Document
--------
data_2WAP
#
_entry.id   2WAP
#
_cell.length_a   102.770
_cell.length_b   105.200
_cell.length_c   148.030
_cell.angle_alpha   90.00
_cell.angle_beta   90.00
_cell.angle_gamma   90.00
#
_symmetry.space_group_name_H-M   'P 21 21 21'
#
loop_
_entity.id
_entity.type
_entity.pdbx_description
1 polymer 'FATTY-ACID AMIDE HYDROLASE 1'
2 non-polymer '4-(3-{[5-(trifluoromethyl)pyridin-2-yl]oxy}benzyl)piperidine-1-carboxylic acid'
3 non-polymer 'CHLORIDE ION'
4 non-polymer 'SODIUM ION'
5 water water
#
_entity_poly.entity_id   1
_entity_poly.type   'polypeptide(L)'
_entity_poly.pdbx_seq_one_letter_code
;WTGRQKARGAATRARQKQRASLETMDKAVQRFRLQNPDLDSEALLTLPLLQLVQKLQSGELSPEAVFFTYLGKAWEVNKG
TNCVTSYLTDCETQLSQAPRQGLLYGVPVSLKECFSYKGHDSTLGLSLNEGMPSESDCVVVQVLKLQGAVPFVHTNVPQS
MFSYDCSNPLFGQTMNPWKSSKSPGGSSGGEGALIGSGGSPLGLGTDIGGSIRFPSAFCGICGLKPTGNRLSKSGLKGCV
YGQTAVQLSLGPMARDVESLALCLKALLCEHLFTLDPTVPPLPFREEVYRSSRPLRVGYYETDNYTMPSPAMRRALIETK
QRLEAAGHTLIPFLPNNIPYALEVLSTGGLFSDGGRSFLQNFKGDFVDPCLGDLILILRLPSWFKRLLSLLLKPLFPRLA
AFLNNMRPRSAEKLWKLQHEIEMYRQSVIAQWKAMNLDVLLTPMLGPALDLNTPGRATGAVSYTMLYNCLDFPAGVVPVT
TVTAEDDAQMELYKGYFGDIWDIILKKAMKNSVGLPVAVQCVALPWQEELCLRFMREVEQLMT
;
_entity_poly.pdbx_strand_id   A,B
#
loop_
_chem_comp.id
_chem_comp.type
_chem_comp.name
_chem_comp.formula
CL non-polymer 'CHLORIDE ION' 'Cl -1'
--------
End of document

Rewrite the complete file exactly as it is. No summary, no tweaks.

data_2WAP
#
_entry.id   2WAP
#
_cell.length_a   102.770
_cell.length_b   105.200
_cell.length_c   148.030
_cell.angle_alpha   90.00
_cell.angle_beta   90.00
_cell.angle_gamma   90.00
#
_symmetry.space_group_name_H-M   'P 21 21 21'
#
loop_
_entity.id
_entity.type
_entity.pdbx_description
1 polymer 'FATTY-ACID AMIDE HYDROLASE 1'
2 non-polymer '4-(3-{[5-(trifluoromethyl)pyridin-2-yl]oxy}benzyl)piperidine-1-carboxylic acid'
3 non-polymer 'CHLORIDE ION'
4 non-polymer 'SODIUM ION'
5 water water
#
_entity_poly.entity_id   1
_entity_poly.type   'polypeptide(L)'
_entity_poly.pdbx_seq_one_letter_code
;WTGRQKARGAATRARQKQRASLETMDKAVQRFRLQNPDLDSEALLTLPLLQLVQKLQSGELSPEAVFFTYLGKAWEVNKG
TNCVTSYLTDCETQLSQAPRQGLLYGVPVSLKECFSYKGHDSTLGLSLNEGMPSESDCVVVQVLKLQGAVPFVHTNVPQS
MFSYDCSNPLFGQTMNPWKSSKSPGGSSGGEGALIGSGGSPLGLGTDIGGSIRFPSAFCGICGLKPTGNRLSKSGLKGCV
YGQTAVQLSLGPMARDVESLALCLKALLCEHLFTLDPTVPPLPFREEVYRSSRPLRVGYYETDNYTMPSPAMRRALIETK
QRLEAAGHTLIPFLPNNIPYALEVLSTGGLFSDGGRSFLQNFKGDFVDPCLGDLILILRLPSWFKRLLSLLLKPLFPRLA
AFLNNMRPRSAEKLWKLQHEIEMYRQSVIAQWKAMNLDVLLTPMLGPALDLNTPGRATGAVSYTMLYNCLDFPAGVVPVT
TVTAEDDAQMELYKGYFGDIWDIILKKAMKNSVGLPVAVQCVALPWQEELCLRFMREVEQLMT
;
_entity_poly.pdbx_strand_id   A,B
#
loop_
_chem_comp.id
_chem_comp.type
_chem_comp.name
_chem_comp.formula
CL non-polymer 'CHLORIDE ION' 'Cl -1'